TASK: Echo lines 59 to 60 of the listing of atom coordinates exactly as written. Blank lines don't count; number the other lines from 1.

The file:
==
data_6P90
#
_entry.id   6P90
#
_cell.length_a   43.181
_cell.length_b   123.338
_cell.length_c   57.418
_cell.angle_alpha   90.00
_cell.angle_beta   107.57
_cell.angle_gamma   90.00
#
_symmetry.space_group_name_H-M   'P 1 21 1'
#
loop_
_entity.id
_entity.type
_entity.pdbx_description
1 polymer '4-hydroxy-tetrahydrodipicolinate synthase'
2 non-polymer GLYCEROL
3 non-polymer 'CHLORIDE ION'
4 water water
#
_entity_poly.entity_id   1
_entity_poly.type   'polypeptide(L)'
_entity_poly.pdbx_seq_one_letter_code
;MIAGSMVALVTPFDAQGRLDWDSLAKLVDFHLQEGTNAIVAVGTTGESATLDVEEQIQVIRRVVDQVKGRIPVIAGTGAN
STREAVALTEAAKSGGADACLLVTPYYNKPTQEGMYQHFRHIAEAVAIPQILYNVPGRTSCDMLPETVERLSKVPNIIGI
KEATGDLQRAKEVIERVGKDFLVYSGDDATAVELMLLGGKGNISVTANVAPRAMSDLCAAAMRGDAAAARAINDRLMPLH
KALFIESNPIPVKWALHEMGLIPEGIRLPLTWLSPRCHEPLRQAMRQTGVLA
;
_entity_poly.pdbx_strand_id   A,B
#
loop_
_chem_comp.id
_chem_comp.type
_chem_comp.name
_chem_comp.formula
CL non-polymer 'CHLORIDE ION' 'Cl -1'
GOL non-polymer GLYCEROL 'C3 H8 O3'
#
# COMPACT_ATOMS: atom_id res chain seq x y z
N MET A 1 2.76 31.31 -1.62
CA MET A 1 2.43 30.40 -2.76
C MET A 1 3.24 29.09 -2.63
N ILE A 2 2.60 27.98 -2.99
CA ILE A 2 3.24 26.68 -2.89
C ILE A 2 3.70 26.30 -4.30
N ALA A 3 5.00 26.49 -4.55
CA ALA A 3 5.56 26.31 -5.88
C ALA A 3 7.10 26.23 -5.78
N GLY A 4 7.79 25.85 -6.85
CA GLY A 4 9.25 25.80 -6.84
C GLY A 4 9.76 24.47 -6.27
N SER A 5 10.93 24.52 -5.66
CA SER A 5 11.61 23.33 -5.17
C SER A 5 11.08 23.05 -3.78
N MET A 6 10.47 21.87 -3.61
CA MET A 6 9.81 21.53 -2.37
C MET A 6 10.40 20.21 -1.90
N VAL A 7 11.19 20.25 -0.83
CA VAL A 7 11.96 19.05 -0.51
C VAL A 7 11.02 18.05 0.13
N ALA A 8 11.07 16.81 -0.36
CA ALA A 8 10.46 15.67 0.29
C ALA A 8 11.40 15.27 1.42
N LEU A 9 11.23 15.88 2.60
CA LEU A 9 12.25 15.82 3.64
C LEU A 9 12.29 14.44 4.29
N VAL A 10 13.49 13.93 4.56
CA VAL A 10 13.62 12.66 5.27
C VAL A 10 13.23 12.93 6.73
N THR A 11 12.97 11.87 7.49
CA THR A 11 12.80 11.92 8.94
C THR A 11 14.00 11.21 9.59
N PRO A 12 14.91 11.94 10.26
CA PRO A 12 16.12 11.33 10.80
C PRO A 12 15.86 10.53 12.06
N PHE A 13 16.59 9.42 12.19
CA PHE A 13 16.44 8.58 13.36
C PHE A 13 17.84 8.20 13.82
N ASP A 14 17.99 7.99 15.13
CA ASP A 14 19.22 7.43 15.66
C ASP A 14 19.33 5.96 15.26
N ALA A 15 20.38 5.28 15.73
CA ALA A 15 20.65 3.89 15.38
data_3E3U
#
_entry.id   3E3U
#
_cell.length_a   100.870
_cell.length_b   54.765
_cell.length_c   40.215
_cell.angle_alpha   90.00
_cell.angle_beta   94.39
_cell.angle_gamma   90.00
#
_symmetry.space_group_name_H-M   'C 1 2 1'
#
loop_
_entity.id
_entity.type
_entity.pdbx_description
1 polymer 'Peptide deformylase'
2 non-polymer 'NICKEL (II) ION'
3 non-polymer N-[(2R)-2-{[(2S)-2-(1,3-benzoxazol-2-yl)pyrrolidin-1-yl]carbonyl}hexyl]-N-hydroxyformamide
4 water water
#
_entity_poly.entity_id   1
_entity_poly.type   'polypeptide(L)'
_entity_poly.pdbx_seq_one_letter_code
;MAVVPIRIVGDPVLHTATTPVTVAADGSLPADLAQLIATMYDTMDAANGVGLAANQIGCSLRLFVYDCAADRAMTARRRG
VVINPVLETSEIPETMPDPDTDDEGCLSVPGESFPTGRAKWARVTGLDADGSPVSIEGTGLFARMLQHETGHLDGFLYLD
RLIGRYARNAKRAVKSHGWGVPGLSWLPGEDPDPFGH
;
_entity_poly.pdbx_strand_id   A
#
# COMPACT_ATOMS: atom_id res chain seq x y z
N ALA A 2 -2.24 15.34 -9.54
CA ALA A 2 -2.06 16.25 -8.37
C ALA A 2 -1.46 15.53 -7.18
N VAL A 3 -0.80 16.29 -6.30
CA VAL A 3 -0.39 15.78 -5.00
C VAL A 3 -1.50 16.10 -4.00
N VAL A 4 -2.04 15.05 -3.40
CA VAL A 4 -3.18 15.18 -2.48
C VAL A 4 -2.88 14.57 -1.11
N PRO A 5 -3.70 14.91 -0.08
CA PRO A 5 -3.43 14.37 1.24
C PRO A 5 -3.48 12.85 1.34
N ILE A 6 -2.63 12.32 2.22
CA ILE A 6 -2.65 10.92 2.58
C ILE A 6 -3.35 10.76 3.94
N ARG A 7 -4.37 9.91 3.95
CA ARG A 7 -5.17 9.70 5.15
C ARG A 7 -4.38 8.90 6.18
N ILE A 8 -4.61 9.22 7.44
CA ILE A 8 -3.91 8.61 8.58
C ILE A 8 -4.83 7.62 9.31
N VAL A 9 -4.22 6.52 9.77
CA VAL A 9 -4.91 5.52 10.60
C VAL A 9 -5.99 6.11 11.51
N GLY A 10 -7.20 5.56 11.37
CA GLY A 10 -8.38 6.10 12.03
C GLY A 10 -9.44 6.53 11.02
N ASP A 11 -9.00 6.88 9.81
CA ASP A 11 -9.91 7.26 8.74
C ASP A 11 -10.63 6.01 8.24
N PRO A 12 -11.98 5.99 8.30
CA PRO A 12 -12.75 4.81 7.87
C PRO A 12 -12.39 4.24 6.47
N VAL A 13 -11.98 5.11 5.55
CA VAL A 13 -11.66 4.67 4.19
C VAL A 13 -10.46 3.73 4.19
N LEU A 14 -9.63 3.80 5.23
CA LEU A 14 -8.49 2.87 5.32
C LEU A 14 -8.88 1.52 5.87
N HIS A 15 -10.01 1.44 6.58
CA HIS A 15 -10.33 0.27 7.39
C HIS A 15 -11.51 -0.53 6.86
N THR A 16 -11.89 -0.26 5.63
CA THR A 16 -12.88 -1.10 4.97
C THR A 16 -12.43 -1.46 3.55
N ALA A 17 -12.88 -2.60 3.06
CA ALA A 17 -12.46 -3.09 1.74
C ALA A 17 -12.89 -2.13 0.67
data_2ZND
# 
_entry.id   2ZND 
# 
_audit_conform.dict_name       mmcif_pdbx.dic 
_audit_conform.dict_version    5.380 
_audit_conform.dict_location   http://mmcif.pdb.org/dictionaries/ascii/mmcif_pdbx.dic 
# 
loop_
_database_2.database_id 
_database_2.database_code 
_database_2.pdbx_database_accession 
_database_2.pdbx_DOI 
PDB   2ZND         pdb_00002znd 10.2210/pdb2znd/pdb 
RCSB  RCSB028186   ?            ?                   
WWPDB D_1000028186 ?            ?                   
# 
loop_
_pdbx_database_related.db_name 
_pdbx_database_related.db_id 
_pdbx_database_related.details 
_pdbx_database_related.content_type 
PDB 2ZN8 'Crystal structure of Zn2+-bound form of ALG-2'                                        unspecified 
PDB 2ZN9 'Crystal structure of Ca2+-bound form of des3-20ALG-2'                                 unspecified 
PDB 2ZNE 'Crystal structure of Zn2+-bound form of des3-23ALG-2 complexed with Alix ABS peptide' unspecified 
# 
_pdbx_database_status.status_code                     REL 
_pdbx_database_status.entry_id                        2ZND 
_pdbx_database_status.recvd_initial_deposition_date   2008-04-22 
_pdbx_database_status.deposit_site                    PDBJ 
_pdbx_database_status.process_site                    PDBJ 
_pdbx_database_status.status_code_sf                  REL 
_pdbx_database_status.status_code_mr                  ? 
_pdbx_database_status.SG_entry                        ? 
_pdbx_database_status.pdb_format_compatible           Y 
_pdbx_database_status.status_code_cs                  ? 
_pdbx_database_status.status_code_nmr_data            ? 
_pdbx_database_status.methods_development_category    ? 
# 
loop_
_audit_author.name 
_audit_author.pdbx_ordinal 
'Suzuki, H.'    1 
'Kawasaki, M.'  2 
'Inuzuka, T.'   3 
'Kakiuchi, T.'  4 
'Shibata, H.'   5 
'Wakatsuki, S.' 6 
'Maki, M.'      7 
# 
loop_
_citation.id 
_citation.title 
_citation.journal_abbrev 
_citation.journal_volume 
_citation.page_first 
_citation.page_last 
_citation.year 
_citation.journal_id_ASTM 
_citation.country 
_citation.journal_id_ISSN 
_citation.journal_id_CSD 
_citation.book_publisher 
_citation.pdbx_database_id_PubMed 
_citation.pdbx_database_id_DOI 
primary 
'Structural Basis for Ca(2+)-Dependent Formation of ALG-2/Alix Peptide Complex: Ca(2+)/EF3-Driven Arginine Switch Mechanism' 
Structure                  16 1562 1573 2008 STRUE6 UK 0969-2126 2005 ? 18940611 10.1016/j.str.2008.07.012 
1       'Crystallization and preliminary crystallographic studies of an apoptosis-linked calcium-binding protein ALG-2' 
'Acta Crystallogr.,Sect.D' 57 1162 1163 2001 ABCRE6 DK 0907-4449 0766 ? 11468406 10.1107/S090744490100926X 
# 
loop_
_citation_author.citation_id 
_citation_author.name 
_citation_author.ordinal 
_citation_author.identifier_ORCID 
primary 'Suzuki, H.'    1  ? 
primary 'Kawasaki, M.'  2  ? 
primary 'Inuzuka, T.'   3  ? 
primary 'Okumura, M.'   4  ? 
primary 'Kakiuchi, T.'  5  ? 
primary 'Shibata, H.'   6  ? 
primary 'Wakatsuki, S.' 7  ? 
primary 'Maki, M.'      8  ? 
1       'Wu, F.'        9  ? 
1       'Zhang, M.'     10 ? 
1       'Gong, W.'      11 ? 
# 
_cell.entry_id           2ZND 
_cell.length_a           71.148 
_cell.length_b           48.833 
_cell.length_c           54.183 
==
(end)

C MET A 6 10.40 20.21 -1.90
N VAL A 7 11.19 20.25 -0.83